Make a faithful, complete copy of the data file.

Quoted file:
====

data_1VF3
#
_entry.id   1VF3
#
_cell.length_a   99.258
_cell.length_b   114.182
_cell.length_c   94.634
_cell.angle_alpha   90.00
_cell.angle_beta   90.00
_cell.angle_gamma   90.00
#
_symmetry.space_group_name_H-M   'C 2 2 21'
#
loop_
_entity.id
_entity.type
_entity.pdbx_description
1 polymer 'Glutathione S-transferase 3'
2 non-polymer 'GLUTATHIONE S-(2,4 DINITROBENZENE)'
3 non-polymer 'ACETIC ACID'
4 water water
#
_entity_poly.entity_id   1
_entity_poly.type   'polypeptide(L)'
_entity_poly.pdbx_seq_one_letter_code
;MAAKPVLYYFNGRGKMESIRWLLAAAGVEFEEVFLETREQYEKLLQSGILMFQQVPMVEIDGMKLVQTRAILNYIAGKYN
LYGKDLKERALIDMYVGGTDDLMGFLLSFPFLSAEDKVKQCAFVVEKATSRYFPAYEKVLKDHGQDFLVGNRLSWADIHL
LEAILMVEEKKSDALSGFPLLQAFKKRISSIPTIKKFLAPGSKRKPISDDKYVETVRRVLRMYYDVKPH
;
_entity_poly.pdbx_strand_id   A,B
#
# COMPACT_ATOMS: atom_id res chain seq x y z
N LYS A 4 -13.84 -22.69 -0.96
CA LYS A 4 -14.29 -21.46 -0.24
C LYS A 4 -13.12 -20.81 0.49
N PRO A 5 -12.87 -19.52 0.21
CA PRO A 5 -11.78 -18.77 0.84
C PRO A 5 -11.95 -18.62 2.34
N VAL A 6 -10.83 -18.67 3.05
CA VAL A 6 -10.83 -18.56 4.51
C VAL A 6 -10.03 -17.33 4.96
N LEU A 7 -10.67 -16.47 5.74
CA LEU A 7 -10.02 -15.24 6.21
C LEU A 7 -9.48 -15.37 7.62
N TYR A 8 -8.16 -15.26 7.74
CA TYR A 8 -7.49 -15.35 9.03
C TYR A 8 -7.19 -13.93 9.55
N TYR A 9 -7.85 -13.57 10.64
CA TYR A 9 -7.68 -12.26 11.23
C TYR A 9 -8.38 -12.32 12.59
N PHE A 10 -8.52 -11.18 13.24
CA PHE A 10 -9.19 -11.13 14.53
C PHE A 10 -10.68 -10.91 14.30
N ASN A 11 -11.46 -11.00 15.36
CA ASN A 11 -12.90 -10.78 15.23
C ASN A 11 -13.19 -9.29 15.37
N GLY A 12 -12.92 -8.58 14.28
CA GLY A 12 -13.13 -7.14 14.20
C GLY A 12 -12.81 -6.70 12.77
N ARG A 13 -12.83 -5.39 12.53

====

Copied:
data_1VF3
#
_entry.id   1VF3
#
_cell.length_a   99.258
_cell.length_b   114.182
_cell.length_c   94.634
_cell.angle_alpha   90.00
_cell.angle_beta   90.00
_cell.angle_gamma   90.00
#
_symmetry.space_group_name_H-M   'C 2 2 21'
#
loop_
_entity.id
_entity.type
_entity.pdbx_description
1 polymer 'Glutathione S-transferase 3'
2 non-polymer 'GLUTATHIONE S-(2,4 DINITROBENZENE)'
3 non-polymer 'ACETIC ACID'
4 water water
#
_entity_poly.entity_id   1
_entity_poly.type   'polypeptide(L)'
_entity_poly.pdbx_seq_one_letter_code
;MAAKPVLYYFNGRGKMESIRWLLAAAGVEFEEVFLETREQYEKLLQSGILMFQQVPMVEIDGMKLVQTRAILNYIAGKYN
LYGKDLKERALIDMYVGGTDDLMGFLLSFPFLSAEDKVKQCAFVVEKATSRYFPAYEKVLKDHGQDFLVGNRLSWADIHL
LEAILMVEEKKSDALSGFPLLQAFKKRISSIPTIKKFLAPGSKRKPISDDKYVETVRRVLRMYYDVKPH
;
_entity_poly.pdbx_strand_id   A,B
#
# COMPACT_ATOMS: atom_id res chain seq x y z
N LYS A 4 -13.84 -22.69 -0.96
CA LYS A 4 -14.29 -21.46 -0.24
C LYS A 4 -13.12 -20.81 0.49
N PRO A 5 -12.87 -19.52 0.21
CA PRO A 5 -11.78 -18.77 0.84
C PRO A 5 -11.95 -18.62 2.34
N VAL A 6 -10.83 -18.67 3.05
CA VAL A 6 -10.83 -18.56 4.51
C VAL A 6 -10.03 -17.33 4.96
N LEU A 7 -10.67 -16.47 5.74
CA LEU A 7 -10.02 -15.24 6.21
C LEU A 7 -9.48 -15.37 7.62
N TYR A 8 -8.16 -15.26 7.74
CA TYR A 8 -7.49 -15.35 9.03
C TYR A 8 -7.19 -13.93 9.55
N TYR A 9 -7.85 -13.57 10.64
CA TYR A 9 -7.68 -12.26 11.23
C TYR A 9 -8.38 -12.32 12.59
N PHE A 10 -8.52 -11.18 13.24
CA PHE A 10 -9.19 -11.13 14.53
C PHE A 10 -10.68 -10.91 14.30
N ASN A 11 -11.46 -11.00 15.36
CA ASN A 11 -12.90 -10.78 15.23
C ASN A 11 -13.19 -9.29 15.37
N GLY A 12 -12.92 -8.58 14.28
CA GLY A 12 -13.13 -7.14 14.20
C GLY A 12 -12.81 -6.70 12.77
N ARG A 13 -12.83 -5.39 12.53